A couple of nights ago, I was discussing the relative merits of the Vestax VCI-400 with reviewer Ken Uston. For him, it is without a shadow of a doubt the ultimate controller, provided you take the time to tailor it through mapping to do exactly what you want it to do. “But Ken” I countered, “I just want my gear to work out of the box”, which was met with more than a little derision, as if I was some lazy work-shy fop wanting a quick fix.
My needs come from my busy life. I simply do not have the time to hack and experiment with mappings, OSC or Bomes to create the perfect symbiosis between man and machine. I’m quite happy to take whatever comes out of the box and adjust my not especially complex style to suit what features lay before me. For me, the small compromises are more than made up for knowing that my gear works first time every time and at the highest possible responsiveness and lowest latency.
Ken however welcomes the blank canvas that is the VCI-400. He has more buttons, switches and knobs at his disposal than most people would ever use, and in turn has created some stupidly complex mappings to truly bring the VCI-400 to life. He doesn’t want to be restricted to whatever DJ dogma is pushed upon him by various manufacturers – he wants unrestricted freedom to use whatever software he wants.
I look at the agnostic VCI-400 and see too much choice. Then I look at the ITCH specific VCI-380 and experience Nirvana. Yes, there’s a whole world open to me, but I’d rather the likes of Serato and Native hard-coded features to controls and printed what it does on the faceplate. However, I really do get both sides of this, and welcome both approaches with open arms. One day, in the not to distant future, I’ll have the time to grab something like an APC40 or Livid box and maps the living crap out of it.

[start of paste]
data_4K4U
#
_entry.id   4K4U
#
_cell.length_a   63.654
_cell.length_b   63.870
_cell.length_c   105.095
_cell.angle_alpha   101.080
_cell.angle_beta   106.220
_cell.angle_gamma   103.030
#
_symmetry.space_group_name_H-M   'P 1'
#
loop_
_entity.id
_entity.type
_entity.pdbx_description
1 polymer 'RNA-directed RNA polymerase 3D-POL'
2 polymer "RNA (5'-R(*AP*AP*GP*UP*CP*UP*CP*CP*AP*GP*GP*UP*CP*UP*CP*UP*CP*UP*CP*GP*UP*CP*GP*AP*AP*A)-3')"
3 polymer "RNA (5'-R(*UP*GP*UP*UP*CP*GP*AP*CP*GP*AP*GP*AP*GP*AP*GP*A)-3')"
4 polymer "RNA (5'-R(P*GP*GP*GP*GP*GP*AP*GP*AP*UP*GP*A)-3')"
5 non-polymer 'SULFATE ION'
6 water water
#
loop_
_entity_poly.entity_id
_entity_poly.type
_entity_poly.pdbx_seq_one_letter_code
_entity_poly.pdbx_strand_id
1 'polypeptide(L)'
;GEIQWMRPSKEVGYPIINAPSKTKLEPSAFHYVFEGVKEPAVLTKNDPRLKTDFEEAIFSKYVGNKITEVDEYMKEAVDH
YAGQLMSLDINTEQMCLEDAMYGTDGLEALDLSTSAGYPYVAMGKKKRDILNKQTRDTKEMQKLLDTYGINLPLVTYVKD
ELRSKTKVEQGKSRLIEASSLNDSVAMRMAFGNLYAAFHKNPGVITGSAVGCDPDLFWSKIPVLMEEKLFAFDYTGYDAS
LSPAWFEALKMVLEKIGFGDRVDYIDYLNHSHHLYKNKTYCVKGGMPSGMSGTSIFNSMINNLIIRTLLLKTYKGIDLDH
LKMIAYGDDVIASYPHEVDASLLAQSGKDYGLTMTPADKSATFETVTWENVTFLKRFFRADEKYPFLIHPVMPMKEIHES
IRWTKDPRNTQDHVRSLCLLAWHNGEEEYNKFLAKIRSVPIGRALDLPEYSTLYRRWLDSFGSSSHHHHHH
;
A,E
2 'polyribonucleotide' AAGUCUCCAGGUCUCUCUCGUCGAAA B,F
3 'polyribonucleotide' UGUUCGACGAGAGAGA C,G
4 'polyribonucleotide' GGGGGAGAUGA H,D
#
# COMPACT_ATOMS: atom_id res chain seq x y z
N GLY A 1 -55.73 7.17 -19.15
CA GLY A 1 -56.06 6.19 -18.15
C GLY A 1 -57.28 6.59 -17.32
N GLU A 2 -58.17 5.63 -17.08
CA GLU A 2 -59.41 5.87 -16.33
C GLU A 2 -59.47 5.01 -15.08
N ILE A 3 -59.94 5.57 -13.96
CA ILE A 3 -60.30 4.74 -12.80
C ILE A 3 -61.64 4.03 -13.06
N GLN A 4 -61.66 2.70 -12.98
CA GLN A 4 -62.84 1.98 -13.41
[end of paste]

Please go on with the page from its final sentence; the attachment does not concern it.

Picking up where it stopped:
The recent storm in a teacup about NI closing off remix decks to 3rd party controllers shows that there is a small but strong voice that wants to be able to map any hardware to any software and expect excellent response – and part of me agrees, even if it is incredibly hard to achieve and equally hard for manufacturers to support. It’s clearly much easier to come up with a feature and make hardware that does that one thing perfectly, rather than have to worry about that feature working across the most controllers and have to support them all.
So over to you. Do you like your hardware and software to be as agnostic and open as possible? Or would you rather it just damned well worked first time every time without having to unleash some arcane coding devilment to make it all play nice?